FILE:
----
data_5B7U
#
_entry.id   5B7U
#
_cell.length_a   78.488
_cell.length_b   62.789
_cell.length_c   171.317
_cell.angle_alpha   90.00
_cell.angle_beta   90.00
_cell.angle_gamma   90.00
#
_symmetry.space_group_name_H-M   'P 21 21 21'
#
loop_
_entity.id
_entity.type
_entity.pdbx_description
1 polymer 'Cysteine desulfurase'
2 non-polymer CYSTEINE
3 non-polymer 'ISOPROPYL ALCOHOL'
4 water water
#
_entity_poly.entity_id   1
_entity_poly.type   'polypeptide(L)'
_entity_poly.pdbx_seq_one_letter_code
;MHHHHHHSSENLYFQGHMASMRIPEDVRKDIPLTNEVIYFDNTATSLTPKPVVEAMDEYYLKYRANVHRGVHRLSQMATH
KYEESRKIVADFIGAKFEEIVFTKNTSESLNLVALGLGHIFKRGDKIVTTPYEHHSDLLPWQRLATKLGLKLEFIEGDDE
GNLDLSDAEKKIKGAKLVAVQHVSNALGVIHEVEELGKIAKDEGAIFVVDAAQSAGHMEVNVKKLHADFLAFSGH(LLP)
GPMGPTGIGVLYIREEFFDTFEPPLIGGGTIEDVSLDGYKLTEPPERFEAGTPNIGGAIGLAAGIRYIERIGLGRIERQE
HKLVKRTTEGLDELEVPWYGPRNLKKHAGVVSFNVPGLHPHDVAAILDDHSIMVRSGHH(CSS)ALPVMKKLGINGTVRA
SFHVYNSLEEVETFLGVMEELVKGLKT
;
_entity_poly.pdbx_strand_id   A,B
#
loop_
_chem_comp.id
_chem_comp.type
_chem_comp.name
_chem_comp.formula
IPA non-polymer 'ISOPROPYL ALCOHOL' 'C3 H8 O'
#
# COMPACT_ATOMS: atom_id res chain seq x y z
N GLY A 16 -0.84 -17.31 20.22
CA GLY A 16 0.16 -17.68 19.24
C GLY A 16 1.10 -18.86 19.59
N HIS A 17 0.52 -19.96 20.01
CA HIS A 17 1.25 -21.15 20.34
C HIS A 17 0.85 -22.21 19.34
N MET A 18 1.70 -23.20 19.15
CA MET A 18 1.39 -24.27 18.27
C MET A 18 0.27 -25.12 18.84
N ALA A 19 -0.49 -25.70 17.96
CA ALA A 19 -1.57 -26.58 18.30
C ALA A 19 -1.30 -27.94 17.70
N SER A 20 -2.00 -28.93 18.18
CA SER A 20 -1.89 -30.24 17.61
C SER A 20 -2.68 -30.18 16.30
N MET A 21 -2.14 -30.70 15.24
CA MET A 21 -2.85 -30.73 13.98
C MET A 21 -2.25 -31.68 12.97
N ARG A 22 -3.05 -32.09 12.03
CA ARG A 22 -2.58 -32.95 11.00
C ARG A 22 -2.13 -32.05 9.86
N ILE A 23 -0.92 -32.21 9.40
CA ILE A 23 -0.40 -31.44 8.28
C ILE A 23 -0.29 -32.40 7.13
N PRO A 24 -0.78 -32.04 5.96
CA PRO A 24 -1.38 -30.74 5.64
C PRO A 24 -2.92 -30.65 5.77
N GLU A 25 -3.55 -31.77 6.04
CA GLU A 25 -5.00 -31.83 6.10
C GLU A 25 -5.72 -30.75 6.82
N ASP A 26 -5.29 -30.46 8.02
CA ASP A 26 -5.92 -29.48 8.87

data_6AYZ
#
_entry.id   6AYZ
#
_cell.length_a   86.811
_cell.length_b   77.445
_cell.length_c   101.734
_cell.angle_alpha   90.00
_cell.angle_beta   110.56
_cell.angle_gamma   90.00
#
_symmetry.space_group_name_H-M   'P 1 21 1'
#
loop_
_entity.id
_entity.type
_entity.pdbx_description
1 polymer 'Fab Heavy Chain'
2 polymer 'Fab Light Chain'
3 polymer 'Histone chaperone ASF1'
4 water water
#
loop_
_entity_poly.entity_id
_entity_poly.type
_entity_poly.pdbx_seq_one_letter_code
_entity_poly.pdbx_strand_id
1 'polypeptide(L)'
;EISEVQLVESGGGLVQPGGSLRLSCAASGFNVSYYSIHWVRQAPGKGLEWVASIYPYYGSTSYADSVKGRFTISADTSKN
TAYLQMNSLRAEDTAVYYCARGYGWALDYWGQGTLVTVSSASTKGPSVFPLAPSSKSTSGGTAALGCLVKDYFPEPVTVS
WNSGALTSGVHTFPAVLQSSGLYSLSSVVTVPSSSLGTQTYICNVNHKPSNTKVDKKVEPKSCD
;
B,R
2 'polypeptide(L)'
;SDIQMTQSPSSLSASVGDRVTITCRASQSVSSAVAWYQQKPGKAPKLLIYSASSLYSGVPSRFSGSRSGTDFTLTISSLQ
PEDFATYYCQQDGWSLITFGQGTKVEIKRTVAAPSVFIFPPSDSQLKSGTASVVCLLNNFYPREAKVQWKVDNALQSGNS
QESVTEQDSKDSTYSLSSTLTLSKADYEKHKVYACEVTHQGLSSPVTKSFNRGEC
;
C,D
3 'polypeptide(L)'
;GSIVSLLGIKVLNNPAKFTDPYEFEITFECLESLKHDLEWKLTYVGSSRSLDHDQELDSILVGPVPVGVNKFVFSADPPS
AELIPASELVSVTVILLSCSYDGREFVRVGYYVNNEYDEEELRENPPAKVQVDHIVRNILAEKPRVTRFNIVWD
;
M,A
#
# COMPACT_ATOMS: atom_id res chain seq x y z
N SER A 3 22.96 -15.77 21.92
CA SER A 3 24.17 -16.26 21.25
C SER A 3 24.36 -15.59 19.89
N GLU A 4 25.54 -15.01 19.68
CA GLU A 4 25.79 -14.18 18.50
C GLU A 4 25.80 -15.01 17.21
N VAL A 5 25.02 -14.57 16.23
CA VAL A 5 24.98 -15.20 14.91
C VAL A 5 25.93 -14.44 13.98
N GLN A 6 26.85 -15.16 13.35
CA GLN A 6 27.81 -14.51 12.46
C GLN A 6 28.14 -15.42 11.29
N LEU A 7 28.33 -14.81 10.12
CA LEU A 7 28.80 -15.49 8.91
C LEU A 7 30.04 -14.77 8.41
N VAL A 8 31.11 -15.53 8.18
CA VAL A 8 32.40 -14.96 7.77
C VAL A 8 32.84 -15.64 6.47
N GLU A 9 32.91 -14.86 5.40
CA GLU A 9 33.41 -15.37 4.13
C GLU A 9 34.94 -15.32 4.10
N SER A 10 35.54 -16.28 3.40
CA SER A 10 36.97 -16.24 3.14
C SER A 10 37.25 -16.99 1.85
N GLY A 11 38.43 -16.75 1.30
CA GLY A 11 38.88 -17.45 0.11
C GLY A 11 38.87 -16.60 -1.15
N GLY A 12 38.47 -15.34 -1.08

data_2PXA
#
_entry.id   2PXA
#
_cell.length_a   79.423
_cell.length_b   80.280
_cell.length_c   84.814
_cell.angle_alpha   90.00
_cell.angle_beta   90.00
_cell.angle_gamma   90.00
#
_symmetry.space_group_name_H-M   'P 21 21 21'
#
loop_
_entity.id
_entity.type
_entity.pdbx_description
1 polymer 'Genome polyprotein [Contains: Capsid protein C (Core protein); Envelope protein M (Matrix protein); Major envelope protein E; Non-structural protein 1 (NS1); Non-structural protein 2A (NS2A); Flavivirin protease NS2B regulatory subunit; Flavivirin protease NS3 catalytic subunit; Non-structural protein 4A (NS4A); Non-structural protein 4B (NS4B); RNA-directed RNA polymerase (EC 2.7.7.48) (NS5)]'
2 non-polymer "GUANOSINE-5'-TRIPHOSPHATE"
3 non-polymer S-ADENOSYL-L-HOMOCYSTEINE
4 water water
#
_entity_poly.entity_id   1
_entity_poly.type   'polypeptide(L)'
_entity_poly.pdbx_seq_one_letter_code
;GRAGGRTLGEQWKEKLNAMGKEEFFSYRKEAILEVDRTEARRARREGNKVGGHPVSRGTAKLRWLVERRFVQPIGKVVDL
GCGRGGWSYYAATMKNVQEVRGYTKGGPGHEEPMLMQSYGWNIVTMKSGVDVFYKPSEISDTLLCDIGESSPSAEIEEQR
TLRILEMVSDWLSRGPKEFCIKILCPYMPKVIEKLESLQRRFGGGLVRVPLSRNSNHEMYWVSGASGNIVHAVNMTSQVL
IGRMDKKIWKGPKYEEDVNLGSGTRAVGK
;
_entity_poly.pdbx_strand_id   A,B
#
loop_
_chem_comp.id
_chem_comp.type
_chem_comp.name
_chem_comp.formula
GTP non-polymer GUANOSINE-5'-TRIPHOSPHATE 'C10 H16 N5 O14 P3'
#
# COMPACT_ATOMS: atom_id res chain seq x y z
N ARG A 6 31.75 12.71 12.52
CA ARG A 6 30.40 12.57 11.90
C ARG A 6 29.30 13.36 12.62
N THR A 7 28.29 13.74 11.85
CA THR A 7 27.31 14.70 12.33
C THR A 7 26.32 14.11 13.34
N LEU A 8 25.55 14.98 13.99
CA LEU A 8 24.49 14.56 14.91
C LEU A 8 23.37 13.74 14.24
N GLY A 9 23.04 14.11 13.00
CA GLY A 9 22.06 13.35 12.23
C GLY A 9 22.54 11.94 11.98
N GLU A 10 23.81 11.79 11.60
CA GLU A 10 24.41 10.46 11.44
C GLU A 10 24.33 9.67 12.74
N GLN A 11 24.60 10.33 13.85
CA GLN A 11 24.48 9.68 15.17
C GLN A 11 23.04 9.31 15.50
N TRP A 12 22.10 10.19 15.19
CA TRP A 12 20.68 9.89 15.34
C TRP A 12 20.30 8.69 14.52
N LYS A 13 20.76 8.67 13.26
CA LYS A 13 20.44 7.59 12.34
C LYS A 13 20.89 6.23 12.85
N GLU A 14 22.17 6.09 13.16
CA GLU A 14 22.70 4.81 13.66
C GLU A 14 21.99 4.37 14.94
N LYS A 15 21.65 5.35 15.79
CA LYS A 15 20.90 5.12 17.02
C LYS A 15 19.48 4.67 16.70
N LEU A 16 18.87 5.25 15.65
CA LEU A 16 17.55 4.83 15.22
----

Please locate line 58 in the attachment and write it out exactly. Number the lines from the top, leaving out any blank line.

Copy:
N MET A 21 -2.14 -30.70 15.24